Oh my! I think I was handed what I did not ask for, but maybe what I needed. Most of us are aware of tragedy and comedy in Shakespearean plays, but it’s all over our lives.
My family has been blessed this week with a son and granddaughter visiting, a house full of laughter, love, and more laughter. Mixed-in with that goodness and comedy was a gout attack, a son’s wonderful wedding, followed by teen grandchildren bickering with one another. Up and down, like a roller-coaster. . . .
Maybe I needed all of it back-to-back to see the breaking and falling apart, the forgiveness, and the new start. John, our son, points out, “It’s been there throughout history. . .” But, we agree, it can take hundreds of years to resolve some differences.
Could that be what’s happening in families, in America? Is it our time to break and fall apart? Easy to see in our individual lives when that happens, but we usually see it after the event. Part of the whole. Turn on television, and there it is: changes, anger, sadness.
I love the America I grew up in. Poor folks hardly getting by, but I was met daily with kindness from people in church, stores, school. When my parents broke apart in 1959 (a tragedy), we children were placed in the Arkansas Baptist Children’s Home in Monticello where we were fed, clothed, loved.
Children, every direction; comedy every direction.
These were the days when Americans lived under the fear of polio and Communism. In addition to that, we children knew the tragedy of being abandoned by parents. (Each child in the Home quietly carried his/her own story inside himself/herself.)
It makes perfect sense that I’d wind up being a professional counselor.
Today, it is miraculous that children can carry a load of grief and still laugh at ironies, strange happenings, the stupid stuff.
Back to grandchildren and the people of this century. They are highly aware of uncertainties. They live with tragedies being played out. (My own grandchildren’s mother died last year.)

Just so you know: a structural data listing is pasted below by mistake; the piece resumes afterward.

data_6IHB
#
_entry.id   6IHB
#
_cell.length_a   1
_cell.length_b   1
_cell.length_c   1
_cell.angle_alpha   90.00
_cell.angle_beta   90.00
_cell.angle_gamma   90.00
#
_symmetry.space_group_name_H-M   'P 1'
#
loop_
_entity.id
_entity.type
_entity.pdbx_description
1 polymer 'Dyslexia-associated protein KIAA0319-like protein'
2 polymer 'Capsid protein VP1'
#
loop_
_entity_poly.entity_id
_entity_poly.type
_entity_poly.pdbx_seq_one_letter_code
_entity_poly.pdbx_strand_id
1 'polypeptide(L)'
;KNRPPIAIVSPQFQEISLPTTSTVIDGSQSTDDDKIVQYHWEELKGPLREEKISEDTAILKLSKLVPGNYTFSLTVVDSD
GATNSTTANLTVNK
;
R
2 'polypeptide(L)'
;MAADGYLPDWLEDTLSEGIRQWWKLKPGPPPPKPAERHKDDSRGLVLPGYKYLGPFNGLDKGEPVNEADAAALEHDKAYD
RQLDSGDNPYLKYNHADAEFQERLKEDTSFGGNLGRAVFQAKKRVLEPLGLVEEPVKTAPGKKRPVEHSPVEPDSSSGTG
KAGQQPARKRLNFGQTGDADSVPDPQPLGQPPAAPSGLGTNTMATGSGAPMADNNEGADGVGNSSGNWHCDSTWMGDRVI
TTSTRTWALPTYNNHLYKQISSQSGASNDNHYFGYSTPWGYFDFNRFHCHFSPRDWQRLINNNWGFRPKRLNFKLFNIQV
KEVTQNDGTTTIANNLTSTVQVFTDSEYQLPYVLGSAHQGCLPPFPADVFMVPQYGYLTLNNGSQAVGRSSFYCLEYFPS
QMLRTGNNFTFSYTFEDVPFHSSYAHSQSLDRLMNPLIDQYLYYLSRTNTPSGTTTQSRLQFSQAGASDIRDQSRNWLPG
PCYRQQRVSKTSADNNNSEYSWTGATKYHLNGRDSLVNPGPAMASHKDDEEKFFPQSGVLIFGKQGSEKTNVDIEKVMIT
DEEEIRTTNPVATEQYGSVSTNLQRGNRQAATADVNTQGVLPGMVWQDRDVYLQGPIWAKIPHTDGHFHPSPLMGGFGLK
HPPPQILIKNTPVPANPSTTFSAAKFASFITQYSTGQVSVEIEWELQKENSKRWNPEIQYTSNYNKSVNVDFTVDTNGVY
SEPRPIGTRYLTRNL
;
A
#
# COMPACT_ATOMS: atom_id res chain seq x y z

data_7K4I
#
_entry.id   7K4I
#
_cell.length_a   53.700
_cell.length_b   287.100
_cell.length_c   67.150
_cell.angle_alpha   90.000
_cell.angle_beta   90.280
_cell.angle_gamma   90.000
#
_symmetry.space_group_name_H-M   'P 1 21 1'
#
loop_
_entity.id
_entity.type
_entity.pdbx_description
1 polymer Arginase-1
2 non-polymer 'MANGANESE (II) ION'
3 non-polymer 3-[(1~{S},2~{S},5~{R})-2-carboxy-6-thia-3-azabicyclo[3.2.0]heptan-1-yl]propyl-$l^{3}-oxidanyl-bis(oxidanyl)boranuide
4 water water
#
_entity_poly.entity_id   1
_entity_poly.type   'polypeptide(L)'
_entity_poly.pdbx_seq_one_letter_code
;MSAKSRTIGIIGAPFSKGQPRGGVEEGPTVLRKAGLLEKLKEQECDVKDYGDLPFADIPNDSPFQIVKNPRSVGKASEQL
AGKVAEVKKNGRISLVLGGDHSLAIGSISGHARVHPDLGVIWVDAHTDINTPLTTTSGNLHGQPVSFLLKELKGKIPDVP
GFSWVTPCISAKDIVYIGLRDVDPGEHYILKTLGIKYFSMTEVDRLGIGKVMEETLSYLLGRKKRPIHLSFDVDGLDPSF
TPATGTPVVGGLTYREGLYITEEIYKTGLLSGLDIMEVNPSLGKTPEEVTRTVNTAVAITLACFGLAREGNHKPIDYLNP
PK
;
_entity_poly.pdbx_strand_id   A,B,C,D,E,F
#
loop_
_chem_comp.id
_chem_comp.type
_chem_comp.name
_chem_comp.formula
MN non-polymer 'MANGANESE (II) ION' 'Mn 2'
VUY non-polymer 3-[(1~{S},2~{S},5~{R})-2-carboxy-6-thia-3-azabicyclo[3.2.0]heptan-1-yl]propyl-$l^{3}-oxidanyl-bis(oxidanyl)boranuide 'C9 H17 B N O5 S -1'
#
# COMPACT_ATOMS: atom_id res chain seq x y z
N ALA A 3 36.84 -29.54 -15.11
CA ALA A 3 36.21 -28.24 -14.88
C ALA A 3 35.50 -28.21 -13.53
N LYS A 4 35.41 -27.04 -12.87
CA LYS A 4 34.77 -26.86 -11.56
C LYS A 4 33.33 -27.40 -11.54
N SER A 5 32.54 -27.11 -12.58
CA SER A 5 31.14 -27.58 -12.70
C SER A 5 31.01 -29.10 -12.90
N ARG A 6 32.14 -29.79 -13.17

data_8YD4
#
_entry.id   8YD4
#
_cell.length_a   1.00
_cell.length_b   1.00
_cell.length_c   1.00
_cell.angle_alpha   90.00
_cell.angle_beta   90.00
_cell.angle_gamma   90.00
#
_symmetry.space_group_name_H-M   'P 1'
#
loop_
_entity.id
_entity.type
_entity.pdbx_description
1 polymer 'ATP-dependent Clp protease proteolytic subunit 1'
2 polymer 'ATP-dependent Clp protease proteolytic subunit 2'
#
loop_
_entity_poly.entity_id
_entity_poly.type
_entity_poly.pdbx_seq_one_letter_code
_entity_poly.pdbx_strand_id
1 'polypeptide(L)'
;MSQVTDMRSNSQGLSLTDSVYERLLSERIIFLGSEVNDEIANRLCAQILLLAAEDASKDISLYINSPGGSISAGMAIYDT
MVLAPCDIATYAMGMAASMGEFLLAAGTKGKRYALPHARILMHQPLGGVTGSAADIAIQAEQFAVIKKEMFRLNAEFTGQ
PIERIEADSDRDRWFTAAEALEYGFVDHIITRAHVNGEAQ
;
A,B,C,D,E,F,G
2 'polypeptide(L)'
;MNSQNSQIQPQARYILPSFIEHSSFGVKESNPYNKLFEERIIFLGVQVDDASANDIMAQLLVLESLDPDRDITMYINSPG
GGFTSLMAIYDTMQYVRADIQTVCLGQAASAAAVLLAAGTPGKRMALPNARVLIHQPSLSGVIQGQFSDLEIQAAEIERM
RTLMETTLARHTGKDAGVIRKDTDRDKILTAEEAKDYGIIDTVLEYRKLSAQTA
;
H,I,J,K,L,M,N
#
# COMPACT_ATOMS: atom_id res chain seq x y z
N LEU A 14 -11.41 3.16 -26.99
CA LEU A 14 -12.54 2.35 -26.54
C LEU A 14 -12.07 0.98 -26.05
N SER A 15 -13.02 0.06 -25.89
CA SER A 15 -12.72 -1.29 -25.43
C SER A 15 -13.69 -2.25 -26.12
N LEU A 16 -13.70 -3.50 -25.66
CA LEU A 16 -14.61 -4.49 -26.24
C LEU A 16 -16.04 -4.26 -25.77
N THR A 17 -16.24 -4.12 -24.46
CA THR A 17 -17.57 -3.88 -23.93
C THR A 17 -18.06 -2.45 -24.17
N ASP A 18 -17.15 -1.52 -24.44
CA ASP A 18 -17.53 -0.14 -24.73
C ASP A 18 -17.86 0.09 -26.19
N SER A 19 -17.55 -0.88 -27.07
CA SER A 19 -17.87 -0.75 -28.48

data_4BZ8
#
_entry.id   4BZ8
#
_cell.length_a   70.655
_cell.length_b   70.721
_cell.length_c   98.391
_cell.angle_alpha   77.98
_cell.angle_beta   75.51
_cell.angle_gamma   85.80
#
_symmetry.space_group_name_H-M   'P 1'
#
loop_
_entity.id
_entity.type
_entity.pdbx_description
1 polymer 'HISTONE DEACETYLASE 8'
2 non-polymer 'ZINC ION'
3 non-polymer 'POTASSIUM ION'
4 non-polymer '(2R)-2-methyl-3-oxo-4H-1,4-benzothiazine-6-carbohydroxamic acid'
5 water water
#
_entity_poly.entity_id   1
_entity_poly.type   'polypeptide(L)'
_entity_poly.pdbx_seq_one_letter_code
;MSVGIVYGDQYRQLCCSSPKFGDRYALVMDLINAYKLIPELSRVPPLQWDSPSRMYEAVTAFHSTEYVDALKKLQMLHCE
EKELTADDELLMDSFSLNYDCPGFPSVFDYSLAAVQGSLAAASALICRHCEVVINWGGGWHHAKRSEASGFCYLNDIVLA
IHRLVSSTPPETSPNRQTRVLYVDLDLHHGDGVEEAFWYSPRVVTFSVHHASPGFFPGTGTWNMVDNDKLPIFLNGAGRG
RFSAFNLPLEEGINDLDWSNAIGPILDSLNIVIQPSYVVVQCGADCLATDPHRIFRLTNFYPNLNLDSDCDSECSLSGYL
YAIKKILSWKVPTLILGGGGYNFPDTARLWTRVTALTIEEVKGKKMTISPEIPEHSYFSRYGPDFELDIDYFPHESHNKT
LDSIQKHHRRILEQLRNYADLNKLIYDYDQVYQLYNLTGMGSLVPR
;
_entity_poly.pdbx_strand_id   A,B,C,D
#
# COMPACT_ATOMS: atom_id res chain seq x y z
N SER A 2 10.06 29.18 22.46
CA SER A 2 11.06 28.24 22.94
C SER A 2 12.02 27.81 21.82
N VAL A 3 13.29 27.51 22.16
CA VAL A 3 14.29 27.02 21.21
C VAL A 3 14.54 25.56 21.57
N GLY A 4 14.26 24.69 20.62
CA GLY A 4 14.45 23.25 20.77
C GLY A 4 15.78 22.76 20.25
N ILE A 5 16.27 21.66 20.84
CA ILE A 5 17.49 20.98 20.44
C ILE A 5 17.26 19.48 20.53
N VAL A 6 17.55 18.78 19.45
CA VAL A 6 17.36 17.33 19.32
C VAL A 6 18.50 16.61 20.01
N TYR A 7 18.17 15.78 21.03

It’s early morning. One of the grandboys upstairs is moaning in his sleep.
We will take a trip later today to a reunion at the Baptist Home where I grew up. Two children will sit in the backseat with painter’s tape marking a line between them. It will be placed there to help keep peace in the car. (It’s all a grandfather can think to do.) Comic to me.
But what’s ahead?
Where will the love be found when they are thirty years old? Will they be able to see it?
Jesus is love. He is everywhere. I am highly dependent on Jesus to show love to me. Otherwise, I’m liable to miss it.
Must this cracked world bust apart? A monumental tragedy. If so, let us fall for kindness, love, Jesus, trusting that forgiveness and a new beginning will follow. History reveals that this is how it usually plays out. I am talking about families, business, politics.
Painter’s tape is a hilarious solution. Comedy. May actually work for a couple of years, but ultimately, it takes caring, understanding, listening, love by all participants.
Meanwhile, parents and grandparents, let us work every day to teach our children to believe in love, to believe in Jesus. Not only that, but let us teach them that Jesus is working in them, simply because they are Believers.
With that conviction, they can face any problem, no matter what’s ahead.
A granddaughter then enters the room. Light dapples on her face.
God’s love, God’s mercy, new every morning.
P. S. - Grateful for any comments made below the photo of the teens with painter’s tape marking their boundaries in a car.
Photo by Pat Durmon of grandchildren with boundaries marked in the car with painter's tape, June 9, 2017.